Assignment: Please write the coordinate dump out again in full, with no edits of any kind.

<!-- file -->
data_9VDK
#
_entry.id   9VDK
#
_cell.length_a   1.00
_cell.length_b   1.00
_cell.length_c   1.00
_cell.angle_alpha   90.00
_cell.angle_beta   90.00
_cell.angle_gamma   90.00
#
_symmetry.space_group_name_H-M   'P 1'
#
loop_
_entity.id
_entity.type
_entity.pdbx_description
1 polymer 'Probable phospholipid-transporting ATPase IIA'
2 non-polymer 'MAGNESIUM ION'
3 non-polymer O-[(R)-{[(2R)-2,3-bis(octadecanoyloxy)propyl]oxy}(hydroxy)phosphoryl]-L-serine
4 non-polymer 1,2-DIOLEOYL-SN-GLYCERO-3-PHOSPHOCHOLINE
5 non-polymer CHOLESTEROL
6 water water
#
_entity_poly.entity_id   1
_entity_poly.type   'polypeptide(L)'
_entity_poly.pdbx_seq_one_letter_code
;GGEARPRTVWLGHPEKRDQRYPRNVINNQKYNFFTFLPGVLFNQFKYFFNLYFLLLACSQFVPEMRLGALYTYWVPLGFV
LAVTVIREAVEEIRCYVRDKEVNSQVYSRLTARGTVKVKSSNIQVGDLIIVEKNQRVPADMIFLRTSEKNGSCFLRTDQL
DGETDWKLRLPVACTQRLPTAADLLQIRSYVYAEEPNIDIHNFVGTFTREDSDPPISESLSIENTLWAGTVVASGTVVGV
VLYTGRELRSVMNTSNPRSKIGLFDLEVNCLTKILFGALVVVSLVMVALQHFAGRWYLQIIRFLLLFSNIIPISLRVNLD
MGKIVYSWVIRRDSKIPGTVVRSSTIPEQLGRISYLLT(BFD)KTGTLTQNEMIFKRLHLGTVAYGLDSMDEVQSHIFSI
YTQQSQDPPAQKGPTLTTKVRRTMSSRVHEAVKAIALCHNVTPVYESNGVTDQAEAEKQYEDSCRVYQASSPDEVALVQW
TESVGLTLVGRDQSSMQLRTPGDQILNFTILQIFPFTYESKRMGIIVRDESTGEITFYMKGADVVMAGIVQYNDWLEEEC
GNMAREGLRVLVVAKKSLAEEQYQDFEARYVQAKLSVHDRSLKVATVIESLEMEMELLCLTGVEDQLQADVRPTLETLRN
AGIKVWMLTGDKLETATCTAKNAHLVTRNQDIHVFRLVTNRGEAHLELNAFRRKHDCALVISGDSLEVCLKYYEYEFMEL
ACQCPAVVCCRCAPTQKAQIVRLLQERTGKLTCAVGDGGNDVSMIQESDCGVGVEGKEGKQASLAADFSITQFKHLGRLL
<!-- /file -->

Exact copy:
data_9VDK
#
_entry.id   9VDK
#
_cell.length_a   1.00
_cell.length_b   1.00
_cell.length_c   1.00
_cell.angle_alpha   90.00
_cell.angle_beta   90.00
_cell.angle_gamma   90.00
#
_symmetry.space_group_name_H-M   'P 1'
#
loop_
_entity.id
_entity.type
_entity.pdbx_description
1 polymer 'Probable phospholipid-transporting ATPase IIA'
2 non-polymer 'MAGNESIUM ION'
3 non-polymer O-[(R)-{[(2R)-2,3-bis(octadecanoyloxy)propyl]oxy}(hydroxy)phosphoryl]-L-serine
4 non-polymer 1,2-DIOLEOYL-SN-GLYCERO-3-PHOSPHOCHOLINE
5 non-polymer CHOLESTEROL
6 water water
#
_entity_poly.entity_id   1
_entity_poly.type   'polypeptide(L)'
_entity_poly.pdbx_seq_one_letter_code
;GGEARPRTVWLGHPEKRDQRYPRNVINNQKYNFFTFLPGVLFNQFKYFFNLYFLLLACSQFVPEMRLGALYTYWVPLGFV
LAVTVIREAVEEIRCYVRDKEVNSQVYSRLTARGTVKVKSSNIQVGDLIIVEKNQRVPADMIFLRTSEKNGSCFLRTDQL
DGETDWKLRLPVACTQRLPTAADLLQIRSYVYAEEPNIDIHNFVGTFTREDSDPPISESLSIENTLWAGTVVASGTVVGV
VLYTGRELRSVMNTSNPRSKIGLFDLEVNCLTKILFGALVVVSLVMVALQHFAGRWYLQIIRFLLLFSNIIPISLRVNLD
MGKIVYSWVIRRDSKIPGTVVRSSTIPEQLGRISYLLT(BFD)KTGTLTQNEMIFKRLHLGTVAYGLDSMDEVQSHIFSI
YTQQSQDPPAQKGPTLTTKVRRTMSSRVHEAVKAIALCHNVTPVYESNGVTDQAEAEKQYEDSCRVYQASSPDEVALVQW
TESVGLTLVGRDQSSMQLRTPGDQILNFTILQIFPFTYESKRMGIIVRDESTGEITFYMKGADVVMAGIVQYNDWLEEEC
GNMAREGLRVLVVAKKSLAEEQYQDFEARYVQAKLSVHDRSLKVATVIESLEMEMELLCLTGVEDQLQADVRPTLETLRN
AGIKVWMLTGDKLETATCTAKNAHLVTRNQDIHVFRLVTNRGEAHLELNAFRRKHDCALVISGDSLEVCLKYYEYEFMEL
ACQCPAVVCCRCAPTQKAQIVRLLQERTGKLTCAVGDGGNDVSMIQESDCGVGVEGKEGKQASLAADFSITQFKHLGRLL